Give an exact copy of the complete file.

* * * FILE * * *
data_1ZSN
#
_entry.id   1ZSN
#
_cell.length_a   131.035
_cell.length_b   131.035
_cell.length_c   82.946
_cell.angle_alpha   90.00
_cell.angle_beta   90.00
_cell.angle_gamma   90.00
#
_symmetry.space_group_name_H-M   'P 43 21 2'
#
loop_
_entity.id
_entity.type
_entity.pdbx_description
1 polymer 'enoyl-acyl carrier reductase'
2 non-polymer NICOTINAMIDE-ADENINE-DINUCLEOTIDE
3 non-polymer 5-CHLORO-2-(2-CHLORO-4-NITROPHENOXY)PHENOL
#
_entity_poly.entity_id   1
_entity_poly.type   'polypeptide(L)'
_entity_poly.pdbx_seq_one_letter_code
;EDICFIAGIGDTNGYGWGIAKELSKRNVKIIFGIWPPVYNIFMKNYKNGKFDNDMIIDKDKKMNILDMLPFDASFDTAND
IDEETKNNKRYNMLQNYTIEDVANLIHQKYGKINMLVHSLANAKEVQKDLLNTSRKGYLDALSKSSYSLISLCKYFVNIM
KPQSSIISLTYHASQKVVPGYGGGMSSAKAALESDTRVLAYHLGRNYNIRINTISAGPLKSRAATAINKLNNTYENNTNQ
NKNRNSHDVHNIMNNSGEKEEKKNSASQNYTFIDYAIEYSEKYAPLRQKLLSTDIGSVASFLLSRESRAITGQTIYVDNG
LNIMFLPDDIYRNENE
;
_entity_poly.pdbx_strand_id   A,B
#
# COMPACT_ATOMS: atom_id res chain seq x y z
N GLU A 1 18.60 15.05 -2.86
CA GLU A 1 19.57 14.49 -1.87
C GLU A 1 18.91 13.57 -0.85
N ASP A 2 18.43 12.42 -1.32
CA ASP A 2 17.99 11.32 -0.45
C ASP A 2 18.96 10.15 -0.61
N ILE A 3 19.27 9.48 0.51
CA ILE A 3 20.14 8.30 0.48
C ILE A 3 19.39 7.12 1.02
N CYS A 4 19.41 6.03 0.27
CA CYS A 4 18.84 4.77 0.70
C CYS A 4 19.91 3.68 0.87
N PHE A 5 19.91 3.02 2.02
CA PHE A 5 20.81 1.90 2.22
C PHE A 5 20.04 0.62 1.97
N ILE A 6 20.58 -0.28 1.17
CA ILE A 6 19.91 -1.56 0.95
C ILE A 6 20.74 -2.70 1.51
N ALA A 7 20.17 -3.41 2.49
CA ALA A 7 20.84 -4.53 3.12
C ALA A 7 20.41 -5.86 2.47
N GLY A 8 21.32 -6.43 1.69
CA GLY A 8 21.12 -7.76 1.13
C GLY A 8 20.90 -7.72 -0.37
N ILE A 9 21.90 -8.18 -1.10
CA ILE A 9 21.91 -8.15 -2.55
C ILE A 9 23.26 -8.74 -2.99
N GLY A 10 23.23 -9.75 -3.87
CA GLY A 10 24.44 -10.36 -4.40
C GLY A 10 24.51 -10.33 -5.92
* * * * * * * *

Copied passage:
data_1ZSN
#
_entry.id   1ZSN
#
_cell.length_a   131.035
_cell.length_b   131.035
_cell.length_c   82.946
_cell.angle_alpha   90.00
_cell.angle_beta   90.00
_cell.angle_gamma   90.00
#
_symmetry.space_group_name_H-M   'P 43 21 2'
#
loop_
_entity.id
_entity.type
_entity.pdbx_description
1 polymer 'enoyl-acyl carrier reductase'
2 non-polymer NICOTINAMIDE-ADENINE-DINUCLEOTIDE
3 non-polymer 5-CHLORO-2-(2-CHLORO-4-NITROPHENOXY)PHENOL
#
_entity_poly.entity_id   1
_entity_poly.type   'polypeptide(L)'
_entity_poly.pdbx_seq_one_letter_code
;EDICFIAGIGDTNGYGWGIAKELSKRNVKIIFGIWPPVYNIFMKNYKNGKFDNDMIIDKDKKMNILDMLPFDASFDTAND
IDEETKNNKRYNMLQNYTIEDVANLIHQKYGKINMLVHSLANAKEVQKDLLNTSRKGYLDALSKSSYSLISLCKYFVNIM
KPQSSIISLTYHASQKVVPGYGGGMSSAKAALESDTRVLAYHLGRNYNIRINTISAGPLKSRAATAINKLNNTYENNTNQ
NKNRNSHDVHNIMNNSGEKEEKKNSASQNYTFIDYAIEYSEKYAPLRQKLLSTDIGSVASFLLSRESRAITGQTIYVDNG
LNIMFLPDDIYRNENE
;
_entity_poly.pdbx_strand_id   A,B
#
# COMPACT_ATOMS: atom_id res chain seq x y z
N GLU A 1 18.60 15.05 -2.86
CA GLU A 1 19.57 14.49 -1.87
C GLU A 1 18.91 13.57 -0.85
N ASP A 2 18.43 12.42 -1.32
CA ASP A 2 17.99 11.32 -0.45
C ASP A 2 18.96 10.15 -0.61
N ILE A 3 19.27 9.48 0.51
CA ILE A 3 20.14 8.30 0.48
C ILE A 3 19.39 7.12 1.02
N CYS A 4 19.41 6.03 0.27
CA CYS A 4 18.84 4.77 0.70
C CYS A 4 19.91 3.68 0.87
N PHE A 5 19.91 3.02 2.02
CA PHE A 5 20.81 1.90 2.22
C PHE A 5 20.04 0.62 1.97
N ILE A 6 20.58 -0.28 1.17
CA ILE A 6 19.91 -1.56 0.95
C ILE A 6 20.74 -2.70 1.51
N ALA A 7 20.17 -3.41 2.49
CA ALA A 7 20.84 -4.53 3.12
C ALA A 7 20.41 -5.86 2.47
N GLY A 8 21.32 -6.43 1.69
CA GLY A 8 21.12 -7.76 1.13
C GLY A 8 20.90 -7.72 -0.37
N ILE A 9 21.90 -8.18 -1.10
CA ILE A 9 21.91 -8.15 -2.55
C ILE A 9 23.26 -8.74 -2.99
N GLY A 10 23.23 -9.75 -3.87
CA GLY A 10 24.44 -10.36 -4.40
C GLY A 10 24.51 -10.33 -5.92